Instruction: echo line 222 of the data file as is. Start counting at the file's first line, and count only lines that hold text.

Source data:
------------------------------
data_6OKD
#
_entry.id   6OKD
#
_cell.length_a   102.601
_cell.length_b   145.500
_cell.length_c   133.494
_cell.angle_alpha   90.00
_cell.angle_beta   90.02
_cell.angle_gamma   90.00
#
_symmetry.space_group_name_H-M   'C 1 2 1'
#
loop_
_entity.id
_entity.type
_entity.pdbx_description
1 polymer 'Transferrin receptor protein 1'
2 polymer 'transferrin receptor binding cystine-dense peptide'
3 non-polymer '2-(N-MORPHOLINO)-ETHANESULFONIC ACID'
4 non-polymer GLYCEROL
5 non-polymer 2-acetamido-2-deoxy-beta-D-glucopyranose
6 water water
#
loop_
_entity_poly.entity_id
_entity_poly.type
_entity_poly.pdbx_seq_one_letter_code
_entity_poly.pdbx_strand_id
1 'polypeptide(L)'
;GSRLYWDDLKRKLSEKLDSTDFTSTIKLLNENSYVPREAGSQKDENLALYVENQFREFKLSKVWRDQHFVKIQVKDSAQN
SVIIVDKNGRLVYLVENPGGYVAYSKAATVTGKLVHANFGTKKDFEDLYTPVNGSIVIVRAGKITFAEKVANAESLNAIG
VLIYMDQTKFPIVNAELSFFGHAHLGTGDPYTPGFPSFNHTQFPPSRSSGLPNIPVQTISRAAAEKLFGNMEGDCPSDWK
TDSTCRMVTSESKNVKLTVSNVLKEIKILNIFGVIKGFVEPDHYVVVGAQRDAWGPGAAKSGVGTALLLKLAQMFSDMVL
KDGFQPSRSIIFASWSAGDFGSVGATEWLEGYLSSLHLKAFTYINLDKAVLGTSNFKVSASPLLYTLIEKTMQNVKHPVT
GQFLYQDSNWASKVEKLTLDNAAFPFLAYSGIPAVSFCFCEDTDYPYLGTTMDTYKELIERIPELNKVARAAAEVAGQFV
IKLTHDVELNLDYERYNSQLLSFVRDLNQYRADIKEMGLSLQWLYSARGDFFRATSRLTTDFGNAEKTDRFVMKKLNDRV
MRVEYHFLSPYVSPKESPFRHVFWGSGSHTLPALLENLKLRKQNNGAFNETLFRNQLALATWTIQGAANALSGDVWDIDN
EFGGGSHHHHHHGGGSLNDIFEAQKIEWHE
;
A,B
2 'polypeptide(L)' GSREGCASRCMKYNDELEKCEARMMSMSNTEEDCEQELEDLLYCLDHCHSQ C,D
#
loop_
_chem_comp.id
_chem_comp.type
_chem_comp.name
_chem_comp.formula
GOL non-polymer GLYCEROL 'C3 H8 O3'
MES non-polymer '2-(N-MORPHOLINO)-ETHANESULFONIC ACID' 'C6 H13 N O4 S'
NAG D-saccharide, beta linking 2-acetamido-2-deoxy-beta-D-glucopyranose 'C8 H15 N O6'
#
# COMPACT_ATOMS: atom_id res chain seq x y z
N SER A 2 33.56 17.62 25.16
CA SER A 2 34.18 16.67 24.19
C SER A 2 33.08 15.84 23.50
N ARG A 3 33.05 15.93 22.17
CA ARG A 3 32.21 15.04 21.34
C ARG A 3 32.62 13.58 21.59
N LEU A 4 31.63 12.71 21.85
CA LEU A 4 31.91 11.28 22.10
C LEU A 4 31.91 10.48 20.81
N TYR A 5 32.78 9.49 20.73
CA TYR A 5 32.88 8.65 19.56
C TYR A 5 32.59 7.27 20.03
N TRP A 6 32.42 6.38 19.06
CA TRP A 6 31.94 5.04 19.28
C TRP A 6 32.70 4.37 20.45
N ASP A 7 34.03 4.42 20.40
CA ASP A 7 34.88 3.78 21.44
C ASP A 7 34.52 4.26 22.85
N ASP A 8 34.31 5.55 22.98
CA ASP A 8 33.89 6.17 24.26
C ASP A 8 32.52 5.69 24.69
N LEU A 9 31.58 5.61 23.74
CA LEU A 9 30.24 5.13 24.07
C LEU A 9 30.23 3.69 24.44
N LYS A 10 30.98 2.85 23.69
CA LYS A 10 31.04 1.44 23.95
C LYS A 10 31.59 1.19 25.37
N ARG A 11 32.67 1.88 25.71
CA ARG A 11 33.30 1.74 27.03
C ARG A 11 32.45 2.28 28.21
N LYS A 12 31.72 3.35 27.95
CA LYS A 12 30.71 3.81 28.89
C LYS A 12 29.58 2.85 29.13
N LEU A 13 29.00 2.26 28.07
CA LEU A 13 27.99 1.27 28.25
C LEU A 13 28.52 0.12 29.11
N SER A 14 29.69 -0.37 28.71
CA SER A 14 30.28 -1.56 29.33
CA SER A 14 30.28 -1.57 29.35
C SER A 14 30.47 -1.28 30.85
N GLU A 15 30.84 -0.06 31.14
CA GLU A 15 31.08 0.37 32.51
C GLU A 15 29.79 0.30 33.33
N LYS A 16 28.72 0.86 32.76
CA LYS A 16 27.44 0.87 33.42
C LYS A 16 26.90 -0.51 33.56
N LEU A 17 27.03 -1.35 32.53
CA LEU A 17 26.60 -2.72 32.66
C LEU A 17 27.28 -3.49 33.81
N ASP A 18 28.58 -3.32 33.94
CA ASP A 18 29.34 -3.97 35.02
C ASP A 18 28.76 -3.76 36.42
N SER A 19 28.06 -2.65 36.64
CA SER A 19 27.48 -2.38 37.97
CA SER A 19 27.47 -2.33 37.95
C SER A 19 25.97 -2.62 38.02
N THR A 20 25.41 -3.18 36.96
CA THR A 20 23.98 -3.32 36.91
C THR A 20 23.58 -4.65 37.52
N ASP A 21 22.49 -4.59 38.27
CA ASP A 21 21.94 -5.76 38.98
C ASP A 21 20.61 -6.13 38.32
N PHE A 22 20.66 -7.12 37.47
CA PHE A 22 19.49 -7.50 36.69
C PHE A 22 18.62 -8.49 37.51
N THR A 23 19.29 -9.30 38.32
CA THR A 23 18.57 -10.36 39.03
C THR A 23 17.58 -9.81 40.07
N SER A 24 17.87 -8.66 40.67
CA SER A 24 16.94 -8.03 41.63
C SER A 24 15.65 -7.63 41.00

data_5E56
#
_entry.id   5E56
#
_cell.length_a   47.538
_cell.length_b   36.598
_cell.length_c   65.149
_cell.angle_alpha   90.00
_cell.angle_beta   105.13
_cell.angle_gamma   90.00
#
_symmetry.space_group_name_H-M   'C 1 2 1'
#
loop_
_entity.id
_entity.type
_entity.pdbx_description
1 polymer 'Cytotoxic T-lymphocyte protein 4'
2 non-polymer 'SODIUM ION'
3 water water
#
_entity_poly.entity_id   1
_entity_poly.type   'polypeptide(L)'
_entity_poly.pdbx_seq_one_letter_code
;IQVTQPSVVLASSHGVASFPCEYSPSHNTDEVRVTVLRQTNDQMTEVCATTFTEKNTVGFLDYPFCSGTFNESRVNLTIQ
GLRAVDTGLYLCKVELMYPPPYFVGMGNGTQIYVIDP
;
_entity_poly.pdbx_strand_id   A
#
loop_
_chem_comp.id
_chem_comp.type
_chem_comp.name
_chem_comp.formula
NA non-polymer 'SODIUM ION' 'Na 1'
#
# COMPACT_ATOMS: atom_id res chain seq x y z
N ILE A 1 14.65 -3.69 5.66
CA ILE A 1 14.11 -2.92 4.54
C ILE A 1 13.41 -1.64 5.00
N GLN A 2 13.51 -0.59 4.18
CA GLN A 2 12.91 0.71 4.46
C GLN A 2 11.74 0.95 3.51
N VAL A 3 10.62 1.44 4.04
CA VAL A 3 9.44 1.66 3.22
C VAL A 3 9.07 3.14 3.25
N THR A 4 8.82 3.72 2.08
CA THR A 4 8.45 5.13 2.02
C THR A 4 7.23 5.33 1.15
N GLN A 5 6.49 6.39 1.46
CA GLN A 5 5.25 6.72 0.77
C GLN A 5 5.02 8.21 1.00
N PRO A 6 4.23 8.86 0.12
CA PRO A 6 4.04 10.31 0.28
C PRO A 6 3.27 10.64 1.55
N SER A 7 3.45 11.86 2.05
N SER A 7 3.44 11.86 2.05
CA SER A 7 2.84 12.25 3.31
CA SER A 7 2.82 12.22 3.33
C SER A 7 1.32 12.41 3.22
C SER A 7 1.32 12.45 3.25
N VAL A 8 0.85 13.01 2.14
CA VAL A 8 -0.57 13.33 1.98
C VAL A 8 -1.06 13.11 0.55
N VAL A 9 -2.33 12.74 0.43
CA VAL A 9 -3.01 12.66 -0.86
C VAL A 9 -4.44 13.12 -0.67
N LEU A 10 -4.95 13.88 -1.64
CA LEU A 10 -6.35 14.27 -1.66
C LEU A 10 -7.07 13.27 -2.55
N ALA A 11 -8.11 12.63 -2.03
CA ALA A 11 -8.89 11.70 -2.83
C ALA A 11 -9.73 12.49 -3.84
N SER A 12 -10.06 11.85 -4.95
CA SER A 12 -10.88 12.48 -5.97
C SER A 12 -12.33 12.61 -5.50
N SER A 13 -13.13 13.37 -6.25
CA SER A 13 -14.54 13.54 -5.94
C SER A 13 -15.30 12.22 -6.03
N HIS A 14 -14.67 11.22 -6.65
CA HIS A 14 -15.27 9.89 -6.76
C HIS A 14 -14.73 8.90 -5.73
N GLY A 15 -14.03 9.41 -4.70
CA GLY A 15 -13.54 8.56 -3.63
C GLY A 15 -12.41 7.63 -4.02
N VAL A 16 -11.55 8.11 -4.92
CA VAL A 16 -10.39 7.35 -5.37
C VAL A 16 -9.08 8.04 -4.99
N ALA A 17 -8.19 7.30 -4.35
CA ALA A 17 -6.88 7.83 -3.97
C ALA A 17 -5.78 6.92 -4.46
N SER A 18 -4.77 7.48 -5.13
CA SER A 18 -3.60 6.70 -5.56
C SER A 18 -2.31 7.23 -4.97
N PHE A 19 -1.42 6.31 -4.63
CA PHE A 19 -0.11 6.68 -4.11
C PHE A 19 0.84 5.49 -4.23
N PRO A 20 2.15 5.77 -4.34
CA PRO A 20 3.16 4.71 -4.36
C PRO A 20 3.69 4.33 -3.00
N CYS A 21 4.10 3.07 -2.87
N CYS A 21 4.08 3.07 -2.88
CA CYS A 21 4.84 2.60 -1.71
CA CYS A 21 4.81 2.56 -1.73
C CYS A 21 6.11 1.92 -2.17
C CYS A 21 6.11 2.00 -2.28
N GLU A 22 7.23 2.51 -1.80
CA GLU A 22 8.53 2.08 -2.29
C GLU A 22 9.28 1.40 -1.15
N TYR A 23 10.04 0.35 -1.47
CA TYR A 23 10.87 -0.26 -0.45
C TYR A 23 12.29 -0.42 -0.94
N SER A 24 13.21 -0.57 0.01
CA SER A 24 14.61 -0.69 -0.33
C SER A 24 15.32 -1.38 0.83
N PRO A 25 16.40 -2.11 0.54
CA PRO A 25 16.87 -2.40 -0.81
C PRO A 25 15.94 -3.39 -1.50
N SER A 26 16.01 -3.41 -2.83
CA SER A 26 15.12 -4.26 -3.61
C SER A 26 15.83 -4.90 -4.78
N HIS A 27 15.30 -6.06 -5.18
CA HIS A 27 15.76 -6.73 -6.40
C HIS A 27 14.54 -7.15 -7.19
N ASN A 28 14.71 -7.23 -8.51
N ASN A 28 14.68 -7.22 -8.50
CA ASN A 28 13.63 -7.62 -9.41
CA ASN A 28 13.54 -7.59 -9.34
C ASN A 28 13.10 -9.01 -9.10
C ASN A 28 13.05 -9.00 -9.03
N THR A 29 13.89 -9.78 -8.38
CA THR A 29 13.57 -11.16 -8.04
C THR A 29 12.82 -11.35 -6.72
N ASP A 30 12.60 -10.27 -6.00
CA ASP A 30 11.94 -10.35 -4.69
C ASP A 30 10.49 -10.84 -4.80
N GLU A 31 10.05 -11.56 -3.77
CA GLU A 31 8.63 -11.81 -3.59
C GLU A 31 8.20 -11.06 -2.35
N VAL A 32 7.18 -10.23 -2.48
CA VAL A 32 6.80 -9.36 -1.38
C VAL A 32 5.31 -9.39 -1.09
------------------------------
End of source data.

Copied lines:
N PRO A 20 2.15 5.77 -4.34